News Release

December 10, 2010

Who wouldn't want to be a Refuge Manager?

Media Contacts:
Contact your local National Wildlife Refuge: http://www.fws.gov/pacific/refuges/

U.S. Fish and Wildlife Service Careers: Work in the Great Outdoors

Banding birds. Protecting wild creatures and their habitat. Fighting wildfires. Teaching kids about nature. Sound like a job for you? Then think about becoming a national wildlife refuge manager. Too few people know the job exists.

One thing that refuge managers will tell you: A love of nature can lead to a fulfilling career.

Take Jean Takekawa for instance, refuge manager at Nisqually National Wildlife Refuge in Washington. Growing up, she camped and hiked with her family every summer, then joined the Youth Conservation Corps and helped improve habitat at Sherburne National Wildlife Refuge in Minnesota. She's driven airboats through the San Francisco Bay marshes to radio tag California clapper rails to learn what they need to recover and thrive. Most memorable moment: Watching the first tides in more than a century flow across the restored Nisqually estuary last year. Takekawa, who became a refuge manager in 1999, today is one of more than 60 women and minorities who hold jobs as refuge managers.

Consider Roy Lowe, refuge manager of the Oregon Coast National Wildlife Refuge Complex. Roy first considered working in natural resource conservation when, as a child, he saw an ad in Sports Afield about becoming a game warden. "I thought, 'Oh my God. You can get a job working in wildlife?'" Job highlight: Conducting aerial photographic surveys of Oregon Coast seabird colonies and bald eagle nests from a chopper with the doors removed for better viewing. "It's like being in an IMAX theater watching Blue Planet, but much better," he says. Proudest moment: Recommending the establishment of what is now a wildlife refuge at Nestucca Bay in Oregon.

Or Joe McCauley, refuge manager for 10 years at Rappahannock River Valley National Wildlife Refuge in Virginia. In college, he joined a co-op program that today is called the Student Career Experience Program. He mapped wetlands on the St. Lawrence River and then moved to Great Dismal Swamp National Wildlife Refuge, trapping and banding waterfowl, working with students and helping maintenance staff. He found a job that not only engaged him in saving the natural world, but also gave him a chance to share his sense of wonder and commitment with others. Memorable moments: Surveying muskrats via helicopter, conducting prescribed burns, catching poachers, dodging cottonmouths.

"Don't Expect a Knock on Your Door"
Even with a goal in mind, many refuge managers have had to clear hurdles to realize their ambition. Carolyn Bohan, Assistant Regional Director for Refuges in the Pacific Region suggests, "be mobile, be flexible and let your passion for conservation radiate in everything you do."

On the Refuge Management Track
What can you do, beyond taking required courses, to improve your chances of getting on the refuge management track? Refuge managers agree: Volunteer - if not on a refuge, then with any natural resource agency. Cant afford a summer without a paycheck? Then volunteer weekends or just a few days a week.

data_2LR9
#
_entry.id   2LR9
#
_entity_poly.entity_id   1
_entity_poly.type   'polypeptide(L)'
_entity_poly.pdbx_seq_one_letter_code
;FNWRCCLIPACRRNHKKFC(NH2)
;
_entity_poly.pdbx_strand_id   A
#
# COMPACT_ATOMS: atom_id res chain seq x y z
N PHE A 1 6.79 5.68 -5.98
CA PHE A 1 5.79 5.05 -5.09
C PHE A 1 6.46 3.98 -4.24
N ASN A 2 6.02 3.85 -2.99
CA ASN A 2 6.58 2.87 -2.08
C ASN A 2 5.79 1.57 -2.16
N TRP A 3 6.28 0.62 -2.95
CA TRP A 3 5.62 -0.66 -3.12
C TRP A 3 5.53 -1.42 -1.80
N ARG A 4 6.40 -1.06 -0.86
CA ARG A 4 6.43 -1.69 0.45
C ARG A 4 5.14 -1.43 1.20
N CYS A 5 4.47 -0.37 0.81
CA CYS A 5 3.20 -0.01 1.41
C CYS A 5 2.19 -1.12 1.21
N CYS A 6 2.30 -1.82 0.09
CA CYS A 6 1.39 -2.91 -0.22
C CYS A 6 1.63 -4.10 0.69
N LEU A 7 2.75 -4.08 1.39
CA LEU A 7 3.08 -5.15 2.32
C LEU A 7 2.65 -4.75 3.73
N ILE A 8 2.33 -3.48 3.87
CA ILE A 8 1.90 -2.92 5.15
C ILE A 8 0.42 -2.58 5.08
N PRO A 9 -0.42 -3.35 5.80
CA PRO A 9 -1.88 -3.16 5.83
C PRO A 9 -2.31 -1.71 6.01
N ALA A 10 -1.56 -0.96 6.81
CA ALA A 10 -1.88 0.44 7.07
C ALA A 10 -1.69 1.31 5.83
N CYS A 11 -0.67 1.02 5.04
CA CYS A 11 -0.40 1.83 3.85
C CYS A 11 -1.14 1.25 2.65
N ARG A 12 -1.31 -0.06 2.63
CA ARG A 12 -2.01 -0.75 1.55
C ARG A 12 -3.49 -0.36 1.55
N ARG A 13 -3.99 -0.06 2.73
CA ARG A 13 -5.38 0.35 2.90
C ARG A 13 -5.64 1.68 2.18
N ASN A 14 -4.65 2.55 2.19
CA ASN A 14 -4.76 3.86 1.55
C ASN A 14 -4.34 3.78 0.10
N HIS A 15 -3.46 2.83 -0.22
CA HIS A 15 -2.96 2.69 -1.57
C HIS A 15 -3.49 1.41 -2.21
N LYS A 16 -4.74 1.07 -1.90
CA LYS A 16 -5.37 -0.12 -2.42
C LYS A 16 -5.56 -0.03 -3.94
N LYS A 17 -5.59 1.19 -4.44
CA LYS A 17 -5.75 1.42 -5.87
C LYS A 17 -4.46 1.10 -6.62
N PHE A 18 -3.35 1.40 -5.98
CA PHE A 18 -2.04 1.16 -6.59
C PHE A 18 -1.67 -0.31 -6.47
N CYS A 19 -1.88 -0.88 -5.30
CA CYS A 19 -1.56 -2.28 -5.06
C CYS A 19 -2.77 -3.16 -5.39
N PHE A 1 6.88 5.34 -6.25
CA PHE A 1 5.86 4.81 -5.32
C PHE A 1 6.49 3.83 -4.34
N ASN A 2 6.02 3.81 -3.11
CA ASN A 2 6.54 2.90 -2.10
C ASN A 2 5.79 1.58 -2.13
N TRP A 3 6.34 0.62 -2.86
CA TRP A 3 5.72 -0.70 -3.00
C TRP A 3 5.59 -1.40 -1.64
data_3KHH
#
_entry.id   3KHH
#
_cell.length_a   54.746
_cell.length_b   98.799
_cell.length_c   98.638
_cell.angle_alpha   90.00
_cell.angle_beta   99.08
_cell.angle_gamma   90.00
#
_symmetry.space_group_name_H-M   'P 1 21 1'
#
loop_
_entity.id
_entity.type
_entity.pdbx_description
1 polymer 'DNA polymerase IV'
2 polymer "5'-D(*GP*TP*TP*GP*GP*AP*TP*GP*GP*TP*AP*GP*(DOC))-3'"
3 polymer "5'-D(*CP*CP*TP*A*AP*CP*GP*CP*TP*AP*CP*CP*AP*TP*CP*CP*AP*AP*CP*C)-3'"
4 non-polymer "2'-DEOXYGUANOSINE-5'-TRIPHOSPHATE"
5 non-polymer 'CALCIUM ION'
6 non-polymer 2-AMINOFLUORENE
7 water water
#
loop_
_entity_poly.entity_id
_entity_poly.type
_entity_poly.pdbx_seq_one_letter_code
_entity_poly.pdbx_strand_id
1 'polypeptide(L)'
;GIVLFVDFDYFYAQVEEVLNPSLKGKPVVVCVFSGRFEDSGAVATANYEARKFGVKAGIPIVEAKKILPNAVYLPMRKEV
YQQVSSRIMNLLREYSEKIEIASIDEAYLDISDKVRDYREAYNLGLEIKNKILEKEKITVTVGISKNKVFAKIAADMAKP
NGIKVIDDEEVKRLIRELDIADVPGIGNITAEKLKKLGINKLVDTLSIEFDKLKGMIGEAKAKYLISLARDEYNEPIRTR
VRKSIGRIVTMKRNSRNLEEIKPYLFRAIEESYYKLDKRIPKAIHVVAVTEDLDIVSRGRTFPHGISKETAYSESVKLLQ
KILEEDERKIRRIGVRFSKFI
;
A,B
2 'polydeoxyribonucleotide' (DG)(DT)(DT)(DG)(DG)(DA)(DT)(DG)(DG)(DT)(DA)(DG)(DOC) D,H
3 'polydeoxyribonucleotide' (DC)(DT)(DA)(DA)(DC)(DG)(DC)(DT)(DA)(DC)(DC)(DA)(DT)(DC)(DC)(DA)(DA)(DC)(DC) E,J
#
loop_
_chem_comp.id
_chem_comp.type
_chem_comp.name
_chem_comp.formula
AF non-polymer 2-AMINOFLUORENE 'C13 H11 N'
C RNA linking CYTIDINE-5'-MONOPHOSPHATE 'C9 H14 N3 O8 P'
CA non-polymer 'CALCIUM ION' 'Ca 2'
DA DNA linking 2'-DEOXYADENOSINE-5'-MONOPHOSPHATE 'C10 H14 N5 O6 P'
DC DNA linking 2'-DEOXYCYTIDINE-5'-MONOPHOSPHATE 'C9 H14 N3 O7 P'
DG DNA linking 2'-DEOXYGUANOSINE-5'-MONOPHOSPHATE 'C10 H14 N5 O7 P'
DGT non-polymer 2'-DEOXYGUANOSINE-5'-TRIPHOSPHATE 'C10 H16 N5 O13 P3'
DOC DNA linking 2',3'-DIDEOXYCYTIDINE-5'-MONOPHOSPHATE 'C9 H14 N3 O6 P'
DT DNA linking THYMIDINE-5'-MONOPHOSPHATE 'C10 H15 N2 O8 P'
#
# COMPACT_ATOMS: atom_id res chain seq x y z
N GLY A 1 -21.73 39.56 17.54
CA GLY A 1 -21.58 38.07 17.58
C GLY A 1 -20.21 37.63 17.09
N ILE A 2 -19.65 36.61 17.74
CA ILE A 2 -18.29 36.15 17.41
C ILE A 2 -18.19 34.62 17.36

"When I see a job applicant has meaningful volunteer experience, I take that experience as seriously as paid experience," says Bohan.

Experience Refuges Firsthand
Here are some programs that can help you gain refuge, or related, experience:

Youth in the Great Outdoors, a new initiative of the Department of the Interior, aims to "employ, educate and engage" young people about conservation. The site includes a link to student internship opportunities: http://www.doi.gov/whatwedo/youth/.

Youth Conservation Corps offers outdoor conservation experience to teens, ages 15-19. To learn more, visit http://www.nps.gov/gettinginvolved/youthprograms/ycc.htm.

Student Conservation Association connects high school and college students with paid and unpaid conservation service jobs and internships in refuges, parks, forests and urban communities. To learn more, visit http://www.thesca.org/.

Student Educational Employment Program provides job internships to part- and full-time students in high school, college and graduate school. Look for information about the Student Temporary Employment Program (STEP) and the Student Career Experience Program (SCEP). SCEP jobs promise experience directly related to a student's academic program and career goals. STEP jobs need not relate to a student's ambitions. SCEP internships can turn into career positions. To learn more, visit http://www.opm.gov/employ/students/intro.asp. For more information about SCEP and STEP positions, see also http://www.makingthedifference.org/federalinternships/employmentprograms.shtml

Academic Requirements
Because refuge managers deal with a host of complex issues involving biology, communications and law enforcement, among others, academic course requirements are rigorous. Learn what educational background is expected, visit http://www.fws.gov/refuges/about/careerResources.html. Click on the first report, titled "Career Pathways to Senior Leadership". You can also find an older report titled "Refuge Managers Career Pathways Report" on the same site.

Other Resources
View a short video about what it is like to work for the National Wildlife Refuge System, see "Another Day at the Office" at http://www.fws.gov/humancapital/video/another_day.html. The video is available in both Spanish and English. You can also access the video here: http://www.fws.gov/Letsgooutside.